An Underdog Path to the Super Bowl

It’s here. Super Bowl weekend. Back in August and September, even the most optimistic fans wouldn’t have said they expect to see our Birds playing in Minnesota. This was going to be a year of growth for the Eagles. Pederson and Wentz in their second year together, gelling of some new faces, and we were supposed to expect 8-10 wins, maybe less since the Giants, Cowboys, and Redskins were all supposed to be better. These “underdogs” have had an incredible run, and why should it end now? This team has overcome so much; it just feels like they are supposed to win. Below are some of the storylines that make this team and this year so extraordinary.

THE INJURIES

I’ve never seen, in any sport, a team lose so many key players and continue to function at such a high level. You can say, “next man up” all you want, but it rarely works as well as the guys who went down. On this team, it pretty much has. Ronald Darby got hurt, and it looked like it would be season ending. Players like Jaylen Watkins, Patrick Robinson, and Rasul Douglas stepped up and played well in his absence. Darby has returned, and the team’s defensive backfield has been playing exceptional in the playoffs. Caleb Sturgis went down in week 1, and the Eagles signed Jake Elliott, who wasted no time in making a name for himself by kicking a team record 61 yard game-winning field goal against the Giants in week 3. Then Sproles got hurt. The Eagles brought back Kenjon Barner, who has done a decent job returning kicks, and acquired Jay Ajayi in a trade with Miami. Ajayi has been a difference maker as part of a dangerous three-headed monster of Blount, Ajayi, and Clement. They’ve overcome the loss of their special teams captain, Chris Maragos. Standout middle linebacker Jordan Hicks ruptured his Achilles and was lost for the season. Joe Walker, his replacement, also was lost to injury. The Eagles signed Dannell Ellerbe, who has played well when on the field, but the real solution has been the rest of the linebacker corps stepping up. Nigel Bradham and Mychal Kendricks have been playing some of the best football of their careers. They lost Jason Peters, who was replaced by Halapoulivaati Vaitai who, despite some hiccups early on, has established himself as a solid left tackle. Obviously, the biggest blow to the team (or it was supposed to be) was losing MVP candidate, Carson Wentz during the Rams game. Nick Foles, though showing rust, did just enough to help the team win that game, and has regained the form from his magical 27 TD 2 INT 2013 season. Every time someone got hurt, the team’s “next man up” stepped up – and so did everyone else around him.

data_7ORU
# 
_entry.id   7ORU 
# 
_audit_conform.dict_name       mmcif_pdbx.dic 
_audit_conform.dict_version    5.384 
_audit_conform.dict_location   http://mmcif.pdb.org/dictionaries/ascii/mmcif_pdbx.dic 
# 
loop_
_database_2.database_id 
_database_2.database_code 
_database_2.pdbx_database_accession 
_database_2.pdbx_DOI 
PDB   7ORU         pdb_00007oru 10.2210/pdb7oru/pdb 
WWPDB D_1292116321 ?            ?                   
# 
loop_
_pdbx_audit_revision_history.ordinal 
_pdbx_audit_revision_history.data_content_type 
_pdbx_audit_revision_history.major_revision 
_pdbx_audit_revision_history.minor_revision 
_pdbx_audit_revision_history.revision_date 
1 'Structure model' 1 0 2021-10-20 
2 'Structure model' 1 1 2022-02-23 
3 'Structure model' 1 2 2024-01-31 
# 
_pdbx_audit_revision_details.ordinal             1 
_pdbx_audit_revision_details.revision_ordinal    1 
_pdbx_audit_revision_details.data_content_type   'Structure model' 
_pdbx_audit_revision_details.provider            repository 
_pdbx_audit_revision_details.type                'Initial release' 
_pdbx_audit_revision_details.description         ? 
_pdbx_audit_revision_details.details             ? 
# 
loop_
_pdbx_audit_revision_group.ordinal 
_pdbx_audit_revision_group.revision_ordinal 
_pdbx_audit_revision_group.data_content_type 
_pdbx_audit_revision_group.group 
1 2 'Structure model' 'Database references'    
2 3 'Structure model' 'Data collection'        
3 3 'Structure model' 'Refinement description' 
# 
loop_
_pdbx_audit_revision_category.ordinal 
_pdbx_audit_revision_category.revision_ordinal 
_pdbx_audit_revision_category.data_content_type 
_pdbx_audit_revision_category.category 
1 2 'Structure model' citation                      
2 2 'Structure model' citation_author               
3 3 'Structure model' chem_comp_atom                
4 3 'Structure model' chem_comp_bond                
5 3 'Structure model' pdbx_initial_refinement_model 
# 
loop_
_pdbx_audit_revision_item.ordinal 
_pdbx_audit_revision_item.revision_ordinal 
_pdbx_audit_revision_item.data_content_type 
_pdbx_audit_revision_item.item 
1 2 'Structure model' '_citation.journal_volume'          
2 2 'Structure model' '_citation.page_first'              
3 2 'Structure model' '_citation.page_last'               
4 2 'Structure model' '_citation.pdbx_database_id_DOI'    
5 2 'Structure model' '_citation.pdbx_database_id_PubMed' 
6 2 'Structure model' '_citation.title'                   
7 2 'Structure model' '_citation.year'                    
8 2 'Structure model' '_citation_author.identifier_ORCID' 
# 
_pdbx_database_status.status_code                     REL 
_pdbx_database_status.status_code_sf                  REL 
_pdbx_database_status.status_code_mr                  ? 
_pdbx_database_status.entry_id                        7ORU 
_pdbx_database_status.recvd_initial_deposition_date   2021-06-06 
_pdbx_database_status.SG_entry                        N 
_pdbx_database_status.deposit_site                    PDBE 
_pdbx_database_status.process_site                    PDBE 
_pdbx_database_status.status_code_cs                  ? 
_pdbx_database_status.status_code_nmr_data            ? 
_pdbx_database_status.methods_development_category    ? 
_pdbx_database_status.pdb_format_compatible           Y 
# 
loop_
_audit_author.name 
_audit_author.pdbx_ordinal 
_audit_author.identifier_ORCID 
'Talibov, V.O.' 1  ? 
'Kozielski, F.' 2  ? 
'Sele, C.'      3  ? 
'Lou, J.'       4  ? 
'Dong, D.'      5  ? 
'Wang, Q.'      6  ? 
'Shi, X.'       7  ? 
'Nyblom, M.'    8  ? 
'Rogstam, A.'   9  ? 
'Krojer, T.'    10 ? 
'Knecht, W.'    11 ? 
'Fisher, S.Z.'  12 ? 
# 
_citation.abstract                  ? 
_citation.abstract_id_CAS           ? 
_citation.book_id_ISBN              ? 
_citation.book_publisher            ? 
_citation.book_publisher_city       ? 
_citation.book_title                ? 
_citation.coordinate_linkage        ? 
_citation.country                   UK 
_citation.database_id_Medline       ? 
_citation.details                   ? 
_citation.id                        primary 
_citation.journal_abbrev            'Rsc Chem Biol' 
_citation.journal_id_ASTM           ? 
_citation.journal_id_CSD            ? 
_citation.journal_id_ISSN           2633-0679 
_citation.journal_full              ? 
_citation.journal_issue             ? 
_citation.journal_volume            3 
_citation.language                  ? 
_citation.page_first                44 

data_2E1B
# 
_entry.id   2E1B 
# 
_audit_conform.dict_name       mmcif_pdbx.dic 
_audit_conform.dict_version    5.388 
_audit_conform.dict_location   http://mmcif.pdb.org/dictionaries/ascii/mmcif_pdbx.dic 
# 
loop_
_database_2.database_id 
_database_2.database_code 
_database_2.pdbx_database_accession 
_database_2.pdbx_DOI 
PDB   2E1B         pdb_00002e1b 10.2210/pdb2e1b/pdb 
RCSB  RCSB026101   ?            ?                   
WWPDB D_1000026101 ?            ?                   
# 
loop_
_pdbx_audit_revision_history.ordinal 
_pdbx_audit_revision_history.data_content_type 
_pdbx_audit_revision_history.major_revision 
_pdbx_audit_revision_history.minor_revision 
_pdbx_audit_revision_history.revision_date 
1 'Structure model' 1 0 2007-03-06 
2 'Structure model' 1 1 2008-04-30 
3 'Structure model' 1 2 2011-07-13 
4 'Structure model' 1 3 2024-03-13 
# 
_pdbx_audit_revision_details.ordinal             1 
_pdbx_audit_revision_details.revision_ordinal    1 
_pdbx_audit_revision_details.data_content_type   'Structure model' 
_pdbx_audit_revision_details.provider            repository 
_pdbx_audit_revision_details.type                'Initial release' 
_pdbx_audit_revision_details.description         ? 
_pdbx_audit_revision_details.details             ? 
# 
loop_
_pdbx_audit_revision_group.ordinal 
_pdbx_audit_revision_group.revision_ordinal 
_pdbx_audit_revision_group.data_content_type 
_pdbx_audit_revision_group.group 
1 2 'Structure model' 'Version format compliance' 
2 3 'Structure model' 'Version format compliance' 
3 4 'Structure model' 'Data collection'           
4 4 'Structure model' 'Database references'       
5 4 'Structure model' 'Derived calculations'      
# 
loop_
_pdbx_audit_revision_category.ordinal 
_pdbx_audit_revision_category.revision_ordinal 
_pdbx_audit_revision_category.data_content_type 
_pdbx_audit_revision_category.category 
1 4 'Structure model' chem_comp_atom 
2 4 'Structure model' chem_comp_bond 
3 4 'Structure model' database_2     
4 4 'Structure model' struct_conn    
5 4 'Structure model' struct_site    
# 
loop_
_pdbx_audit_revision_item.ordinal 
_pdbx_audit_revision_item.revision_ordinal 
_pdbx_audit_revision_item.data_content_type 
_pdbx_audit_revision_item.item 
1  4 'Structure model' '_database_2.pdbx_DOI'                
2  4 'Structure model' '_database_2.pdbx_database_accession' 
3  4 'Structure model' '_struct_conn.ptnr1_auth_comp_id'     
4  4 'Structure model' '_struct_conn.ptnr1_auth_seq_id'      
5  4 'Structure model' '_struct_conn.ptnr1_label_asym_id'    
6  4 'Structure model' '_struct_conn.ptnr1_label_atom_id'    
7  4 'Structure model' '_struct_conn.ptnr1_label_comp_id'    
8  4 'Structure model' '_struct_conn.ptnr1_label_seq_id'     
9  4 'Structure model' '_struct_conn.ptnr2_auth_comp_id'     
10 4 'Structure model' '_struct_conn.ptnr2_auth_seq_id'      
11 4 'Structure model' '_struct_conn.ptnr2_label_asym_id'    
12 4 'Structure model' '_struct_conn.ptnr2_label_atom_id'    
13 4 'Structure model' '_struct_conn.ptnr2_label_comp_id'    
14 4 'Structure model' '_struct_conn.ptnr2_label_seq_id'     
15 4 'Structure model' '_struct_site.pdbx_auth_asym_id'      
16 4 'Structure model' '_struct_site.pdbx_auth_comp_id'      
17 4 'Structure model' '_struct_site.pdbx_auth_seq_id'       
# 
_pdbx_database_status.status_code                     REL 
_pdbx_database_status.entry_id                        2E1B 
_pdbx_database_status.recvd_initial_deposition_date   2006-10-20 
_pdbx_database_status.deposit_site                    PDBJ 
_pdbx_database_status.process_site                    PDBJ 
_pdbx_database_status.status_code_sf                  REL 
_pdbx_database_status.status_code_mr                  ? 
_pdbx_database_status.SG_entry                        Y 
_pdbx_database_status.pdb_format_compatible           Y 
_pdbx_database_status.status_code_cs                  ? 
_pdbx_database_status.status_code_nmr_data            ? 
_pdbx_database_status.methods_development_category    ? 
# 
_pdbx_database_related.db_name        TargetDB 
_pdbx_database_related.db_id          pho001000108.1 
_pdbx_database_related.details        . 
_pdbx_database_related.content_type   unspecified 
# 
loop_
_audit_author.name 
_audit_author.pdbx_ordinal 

THE TEAM ATTITUDE